Sixty Seconds on Aggregator Regulation

Richard Nolan

Richard Nolan

Operations Director

The Financial Services Forum

The growing influence of price comparison websites and their lack of transparancy is worrying many in the industry. Is their influence beneficial or detrimental to consumers?
Regulation is an impossible task
Stuart Glendinning Director, MoneySuperMarket.com
When The Clash were doing White Riot I was listening to Hotel California. When The Jam were storming the charts with Eton Rifles I was into Supertramp’s Crisis, What Crisis. I didn’t like skateboarding, I never bought coloured vinyl and, oh yes, I was in the Scouts. How unhip can you get?
Well, guess what, I’m now – at the tender age of 44 – in the hip crowd! Yeah, now I’m a ‘cool cat’ ‘cos I work for a price comparison site and let’s face it that’s where the action is at baby! Some guys flew in from the big US of A, paid a slug of money for Uswitch and then, hey presto, comparison sites were practically being launched by the week. It’s official! You can make millions by launching a comparison website. MBA students from Harvard to Shanghai Jiao Tong (University) are busy writing their theses on the modern day magic formula to business success.
Like all fads comparison will soon be so ‘yesterday’ but obviously from my perspective hopefully customers will still be seeking price comparison in the future – wife and kids to feed, bit long in the tooth to find a new trade, you know how it goes. Fortunately, to date, price comparisons has been popular and why shouldn’t they be? Consumers like to be empowered. That’s why the ‘best buy’ tables in the press used to be so popular and that’s why best buys that can be tailored to your needs and kept completely up to date are so popular on the Internet. It’s possible they are losing some gloss though. Some practices adopted by some sites are tawdry and there is a legitimate worry that this could tarnish the whole sector. There is even talk of regulation albeit the Resolution Foundation (no I hadn’t heard of them either) has called for a Code of Practice. To be honest I have never been a great admirer of regulation. It always seems to create massive workload and cost, deliver minimal benefit to the consumer and causes a trail of unforeseen knock-on implications.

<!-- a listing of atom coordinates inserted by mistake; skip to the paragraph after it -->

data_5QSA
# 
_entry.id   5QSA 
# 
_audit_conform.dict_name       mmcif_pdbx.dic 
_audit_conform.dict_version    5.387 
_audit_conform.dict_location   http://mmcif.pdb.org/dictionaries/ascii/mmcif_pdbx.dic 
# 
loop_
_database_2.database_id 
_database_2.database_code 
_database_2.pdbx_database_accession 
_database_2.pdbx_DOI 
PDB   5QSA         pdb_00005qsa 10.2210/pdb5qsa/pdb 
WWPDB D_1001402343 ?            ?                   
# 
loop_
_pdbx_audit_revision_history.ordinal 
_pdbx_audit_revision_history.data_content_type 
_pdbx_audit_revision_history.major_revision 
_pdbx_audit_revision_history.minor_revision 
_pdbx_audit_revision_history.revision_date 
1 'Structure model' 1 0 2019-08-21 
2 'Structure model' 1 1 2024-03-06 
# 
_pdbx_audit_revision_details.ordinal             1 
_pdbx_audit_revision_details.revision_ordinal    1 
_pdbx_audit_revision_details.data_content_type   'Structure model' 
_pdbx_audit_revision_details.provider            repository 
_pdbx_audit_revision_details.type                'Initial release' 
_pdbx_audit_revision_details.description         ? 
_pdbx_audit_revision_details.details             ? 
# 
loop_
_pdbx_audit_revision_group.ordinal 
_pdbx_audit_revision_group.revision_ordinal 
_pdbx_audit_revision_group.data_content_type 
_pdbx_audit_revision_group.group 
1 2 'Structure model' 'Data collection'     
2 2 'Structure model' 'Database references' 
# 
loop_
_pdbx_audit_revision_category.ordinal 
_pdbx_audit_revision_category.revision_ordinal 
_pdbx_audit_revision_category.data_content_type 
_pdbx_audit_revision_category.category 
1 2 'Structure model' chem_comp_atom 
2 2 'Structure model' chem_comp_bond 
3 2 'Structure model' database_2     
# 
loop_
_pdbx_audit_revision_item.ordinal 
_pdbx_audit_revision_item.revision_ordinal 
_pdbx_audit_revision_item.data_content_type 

I reckon the fiasco with Northern Rock has put paid to any chance of price comparison being regulated. With the FSA and the Bank of England lobbing grenades at each other I imagine that the insatiable appetite that even a quango like the FSA has to expand will be stifled for a while. Anyhow, even if they had the will it seems like a minefield. I have just input the word ‘loans’ on Google and it says there are 165 million sites that can help me. Who the hell would want to regulate that!
The Resolution Foundation is probably on the right track calling for a Code of Practice but when I read their wording I fell off my chair, banged my head on a table and nearly choked on the ham and piccalilli sandwich I was eating and nearly killed myself. I haven’t written a Will so I’m not ready to go just yet!
Naturally I have been speaking to my solicitor about suing the Resolution Foundation – it being pretty obvious to anyone that what they were proposing was so poorly thought out it could trigger a response that could result in injury to anyone working within a price comparison site! Fair enough – that was just for starters – but I’m not sure that leaving this matter to the price comparison sites to sort amongst ourselves is too smart either.
With regard to the product providers there is no reason why price comparison sites shouldn’t remain popular. Apart from the fact there are huge numbers of prospective buyers in ‘buying mode’; the cost of acquisition is low. Although providers may mourn the onset of commoditisation of personal finance products, I see little sign of this trend abating, other than perhaps some providers being more adept at linking products.
To read all the Member comments, please view the PDF version.

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